** Spring 2021**

**
Introduction to Finite Differences
and **

Finite Elements in the Geosciences

**
**

- Valerie Maupin, Contact: valerie.maupin@geo.uio.no
- Clint Conrad, Contact: c.p.conrad@geo.uio.no

- Computing with Python: Programming for Computations – Python. A Gentle Introduction to Numerical Simulations with Python 3.6 by Svein Linge and Hans Petter Langtangen (2020). This book is available for free from Springer and introduces scientific programming using Python. We will refer to this book ast LL20.
- Finite Differences: Finite Difference Computing with PDEs – A Modern Software Approach by Hans Petter Langtangen and Svein Linge (2017). This book is available for free from Springer. We will follow chapters 1-4 (pages 1-351), and we will refer to this book as LL17.
- Finite Elements: Introduction to Numerical Methods for Variational Problems by Hans Petter Langtangen and Kent-Andre Mardal (2019). This book is available from Springer. We will follow chapters 1-7 (pages 1-280), and we will refer to this book as LM19.

- Python: Introduction to Scientific Programming with Python by Joakim Sundnes (2020). This book is available for free from Springer and is a useful reference for scientific programming using Python. We will refer to this book as S20.
- Geoscience Applications: Introduction to Numerical Geodynamic Modelling by Taras Gerya (2019). This book is available from Cambridge University press and from the UiO library, and provides useful examples of geoscience problems solved using finite differences and finite elements. We refer to this book ast G19.

- Monday January 18, 14.15: Class Organization and Introduction Homework: To catch up to speed on programming in Python, we will read the first several chapters of S20 and/or LL20. Please tell us which book you find more useful for this introduction.
- Friday January 29, 10.15: Basics of Python Programming Summary: We decided to proceed using LL20, starting with Chapter 6. The earlier chapters of LL20 and the entirety of S20 are useful references for implementing Python code, and it would be useful to read them and implement some of the examples. We do not plan to go through these chapters in detail, unless we need to learn something specific from them. Homework: For next time, read LL20 Chapter 6: Computing Integrals and Testing Code. Carefully and write your own Python codes to implement the examples in this chapter. For a specific exercise, compute the integral of the sine function from 0 to pi (as in exercise 6.4a on page 169) using your own code to implement the trapezoidal and midpoint methods. Make your own version of the table on page 145, showing how the solution changes as you increase n. For a bonus application, try implementing the monte carlo method to solve this integral. Be prepared to share your code, and to demonstrate how it works, with the group (e.g., using share screen on Zoom). Read Ahead: Next time, we will continue with LL20 Chapters 7 and 8. It would be a good idea to familiarize yourself with these chapters in advance of our next meeting.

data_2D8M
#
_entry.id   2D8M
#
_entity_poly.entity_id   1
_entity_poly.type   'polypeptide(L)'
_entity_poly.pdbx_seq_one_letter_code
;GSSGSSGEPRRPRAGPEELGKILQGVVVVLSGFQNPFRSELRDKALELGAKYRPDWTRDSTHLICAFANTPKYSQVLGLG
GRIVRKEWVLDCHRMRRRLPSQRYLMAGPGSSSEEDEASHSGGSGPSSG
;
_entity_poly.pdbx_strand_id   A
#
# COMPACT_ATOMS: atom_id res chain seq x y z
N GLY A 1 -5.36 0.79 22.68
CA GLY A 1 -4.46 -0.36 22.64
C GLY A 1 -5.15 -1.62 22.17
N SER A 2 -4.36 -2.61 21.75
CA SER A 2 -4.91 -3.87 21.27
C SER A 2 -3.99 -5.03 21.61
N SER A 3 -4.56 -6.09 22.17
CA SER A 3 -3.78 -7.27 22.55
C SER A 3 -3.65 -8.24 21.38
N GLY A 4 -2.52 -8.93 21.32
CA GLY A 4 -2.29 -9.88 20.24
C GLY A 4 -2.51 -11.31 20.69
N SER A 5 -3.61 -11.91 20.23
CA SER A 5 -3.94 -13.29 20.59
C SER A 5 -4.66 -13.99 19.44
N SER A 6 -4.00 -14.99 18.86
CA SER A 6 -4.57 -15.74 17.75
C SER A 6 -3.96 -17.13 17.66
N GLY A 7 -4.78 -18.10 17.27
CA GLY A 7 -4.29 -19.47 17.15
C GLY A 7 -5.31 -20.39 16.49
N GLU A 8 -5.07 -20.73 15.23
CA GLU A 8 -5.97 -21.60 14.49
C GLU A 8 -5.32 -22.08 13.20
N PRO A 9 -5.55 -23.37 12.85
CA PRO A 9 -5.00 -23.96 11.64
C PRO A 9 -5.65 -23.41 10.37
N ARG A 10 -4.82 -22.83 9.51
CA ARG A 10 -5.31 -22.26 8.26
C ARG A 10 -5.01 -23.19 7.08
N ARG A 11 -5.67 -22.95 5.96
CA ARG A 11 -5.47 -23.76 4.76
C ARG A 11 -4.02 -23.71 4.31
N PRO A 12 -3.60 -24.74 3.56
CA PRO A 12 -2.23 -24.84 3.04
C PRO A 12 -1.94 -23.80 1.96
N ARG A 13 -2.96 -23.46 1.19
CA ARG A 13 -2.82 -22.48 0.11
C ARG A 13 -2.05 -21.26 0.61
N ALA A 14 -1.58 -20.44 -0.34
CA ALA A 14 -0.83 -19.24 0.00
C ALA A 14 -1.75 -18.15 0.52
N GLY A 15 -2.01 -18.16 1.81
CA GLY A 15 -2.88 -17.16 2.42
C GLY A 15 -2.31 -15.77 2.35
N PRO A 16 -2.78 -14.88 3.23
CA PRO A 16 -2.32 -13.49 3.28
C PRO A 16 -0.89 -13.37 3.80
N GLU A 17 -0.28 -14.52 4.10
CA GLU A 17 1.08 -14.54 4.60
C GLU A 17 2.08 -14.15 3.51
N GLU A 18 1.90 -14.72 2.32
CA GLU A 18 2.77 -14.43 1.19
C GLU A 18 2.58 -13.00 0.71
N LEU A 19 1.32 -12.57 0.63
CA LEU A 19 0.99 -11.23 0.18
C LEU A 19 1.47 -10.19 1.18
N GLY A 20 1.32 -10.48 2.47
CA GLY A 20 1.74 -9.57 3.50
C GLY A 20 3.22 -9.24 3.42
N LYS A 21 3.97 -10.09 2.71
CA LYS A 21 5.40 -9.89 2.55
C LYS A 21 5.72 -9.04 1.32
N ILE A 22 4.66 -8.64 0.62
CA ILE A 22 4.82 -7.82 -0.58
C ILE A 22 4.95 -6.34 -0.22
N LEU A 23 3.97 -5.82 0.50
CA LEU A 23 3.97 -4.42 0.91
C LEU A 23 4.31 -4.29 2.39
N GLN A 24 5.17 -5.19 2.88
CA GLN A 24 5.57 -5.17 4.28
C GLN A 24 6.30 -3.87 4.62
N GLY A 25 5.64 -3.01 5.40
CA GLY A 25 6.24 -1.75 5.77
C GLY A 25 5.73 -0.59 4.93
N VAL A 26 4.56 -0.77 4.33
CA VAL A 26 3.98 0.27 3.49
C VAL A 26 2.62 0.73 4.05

- Monday February 8, 14.15: Numerical Integration Summary: We talked about methods for numerical integration (LL20 Chapter 6), using trapezoid rule and the midpoint method. We discussed the monte carlo method, and generally talked about programming techniques. Homework: For next time, read LL20 Sections 8.1-8.3. These sections give an introduction to writing code to solve ordinary differential equations, with applications to exponential problems. Please write code to implement the problems discussed in these sections. Exercises 8.1-8.3 on pages 273-274 will help with this.
- Monday February 22, 14.15: Differential Equations: Exponential Problems Summary: We went through LL20, sections 8.1 to 8.3 and discussed some examples from the exercises assigned. Homework: For next time, read sections 8.4 and 8.5 of LL20 (osciallating problems), and do exercises 8.9 and 8.11.
- Monday March 1, 14.15: Differential Equations: Oscillating Problems Summary: We went through LL20, sections 8.4 to 8.5. We reviewed the differences between the Forward Euler method and more advanced finite difference methods such as Euler-Cromer (first order) or Runge-Kutta (second or even fourth order) methods. We tested our codes to see how the solution is affect by changing resolution. Homework: For next time, read chapter 9 of LL20 (partial differential equations) and prepare a coding solution for exercise 9.2b.